U.S. ag exporters are suffering painful losses after a union stopped work at the ports of Los Angeles and Long Beach amid protracted contract negotiations, according to the Agriculture Transportation Coalition. 

Companies shipping meat, dairy, produce and other goods to the marine terminals at the largest port complex in the U.S. are scrambling to try to save the goods that were destined for Asia and elsewhere while racking up thousands of dollars in new expenses.

Ag shipments that arrived after work halted in Los Angeles and Long Beach are looking for alternative routes.

Shipments arriving at “closed terminals will create massive disruption, as storage must be found, rental paid for the chassis, trucks, and then additional trucking hired to get the containers back to the terminals when they reopen,” says AgTC Executive Director Peter Friedmann.

The largest local division of the International Longshore and Warehouse Union stopped labor at both ports, according to a statement released Friday by the Pacific Maritime Association, a non-profit organization that represents employers of shipping companies like Maersk and Hapag Lloyd.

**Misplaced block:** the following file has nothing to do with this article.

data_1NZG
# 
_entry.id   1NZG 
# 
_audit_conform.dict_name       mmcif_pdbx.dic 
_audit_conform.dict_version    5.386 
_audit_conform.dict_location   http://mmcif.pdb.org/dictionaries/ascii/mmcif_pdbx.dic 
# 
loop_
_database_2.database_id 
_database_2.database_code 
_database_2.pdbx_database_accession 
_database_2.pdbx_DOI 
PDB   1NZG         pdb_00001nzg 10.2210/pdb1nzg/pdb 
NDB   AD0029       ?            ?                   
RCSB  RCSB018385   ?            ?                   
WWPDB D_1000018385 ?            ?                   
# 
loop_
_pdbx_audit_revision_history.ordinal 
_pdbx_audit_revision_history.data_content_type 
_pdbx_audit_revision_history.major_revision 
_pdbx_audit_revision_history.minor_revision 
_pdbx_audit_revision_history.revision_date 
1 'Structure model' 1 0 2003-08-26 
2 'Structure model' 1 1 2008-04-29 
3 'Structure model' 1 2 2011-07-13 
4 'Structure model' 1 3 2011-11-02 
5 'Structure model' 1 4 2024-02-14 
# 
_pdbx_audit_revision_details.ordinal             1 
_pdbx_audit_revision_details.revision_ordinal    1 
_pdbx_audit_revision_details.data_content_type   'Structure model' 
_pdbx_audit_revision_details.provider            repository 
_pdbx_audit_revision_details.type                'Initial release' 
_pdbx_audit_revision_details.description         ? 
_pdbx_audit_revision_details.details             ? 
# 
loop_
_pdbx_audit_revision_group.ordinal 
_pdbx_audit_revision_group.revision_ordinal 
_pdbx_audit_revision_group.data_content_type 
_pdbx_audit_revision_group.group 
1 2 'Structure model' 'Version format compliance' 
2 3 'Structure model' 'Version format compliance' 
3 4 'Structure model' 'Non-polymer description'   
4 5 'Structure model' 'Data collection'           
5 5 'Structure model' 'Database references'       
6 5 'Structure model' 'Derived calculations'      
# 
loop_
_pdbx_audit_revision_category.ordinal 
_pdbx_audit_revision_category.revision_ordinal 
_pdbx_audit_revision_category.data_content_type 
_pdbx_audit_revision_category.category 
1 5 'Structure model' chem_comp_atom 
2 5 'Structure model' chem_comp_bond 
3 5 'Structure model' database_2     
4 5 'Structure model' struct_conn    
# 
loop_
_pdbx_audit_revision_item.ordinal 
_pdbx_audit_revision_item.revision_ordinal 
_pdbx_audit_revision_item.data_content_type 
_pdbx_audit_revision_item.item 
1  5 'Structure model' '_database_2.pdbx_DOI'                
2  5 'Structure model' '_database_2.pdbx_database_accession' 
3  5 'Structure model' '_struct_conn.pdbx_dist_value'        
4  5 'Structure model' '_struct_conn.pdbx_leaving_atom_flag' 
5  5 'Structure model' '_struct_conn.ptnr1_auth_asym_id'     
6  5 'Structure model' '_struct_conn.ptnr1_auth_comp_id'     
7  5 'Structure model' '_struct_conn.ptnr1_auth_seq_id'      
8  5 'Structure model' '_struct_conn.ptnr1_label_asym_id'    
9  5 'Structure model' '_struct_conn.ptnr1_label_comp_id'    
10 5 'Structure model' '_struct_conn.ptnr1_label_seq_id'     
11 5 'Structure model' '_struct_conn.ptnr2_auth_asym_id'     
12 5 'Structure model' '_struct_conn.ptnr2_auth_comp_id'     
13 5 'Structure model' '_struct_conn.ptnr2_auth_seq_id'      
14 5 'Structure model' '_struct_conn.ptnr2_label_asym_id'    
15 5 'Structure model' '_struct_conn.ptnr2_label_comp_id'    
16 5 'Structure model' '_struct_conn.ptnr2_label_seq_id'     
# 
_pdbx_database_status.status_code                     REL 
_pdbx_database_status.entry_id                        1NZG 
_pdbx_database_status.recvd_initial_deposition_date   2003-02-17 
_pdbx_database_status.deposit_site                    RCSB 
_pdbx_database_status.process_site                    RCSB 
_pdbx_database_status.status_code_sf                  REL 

“The union’s coordinated actions are occurring while negotiations for a new coastwise contract continue,” the PMA said. “This latest work action comes three weeks after ILWU Local 13 in Southern California stopped complying with a contract provision providing employers the right to assign staggered shifts during meal periods. These actions undermine confidence in West Coast ports. The health of the Southern California and state economy depend on the ability of the ports of Los Angeles and Long Beach to stem this market share erosion.”

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ILWU union officials have said the work stoppage Thursday and Friday was due to observance of Easter weekend, according to reports from ABC7 Eyewitness News.

For U.S. ag producers and shippers, the disruption not only threatens immediate exports, but also the confidence in foreign buyers.

“US agriculture’s largest international markets are in the Asia Pacific: Korea, Japan, China, Vietnam,” Friedmann said. “The most direct and fastest route from U.S. agriculture origins is by truck or rail to the West Coast gateways, then straight across the Pacific to those customers. U.S. ag faces extremely competitive global sourcing competition, so must be faster and less expensive to keep our markets.”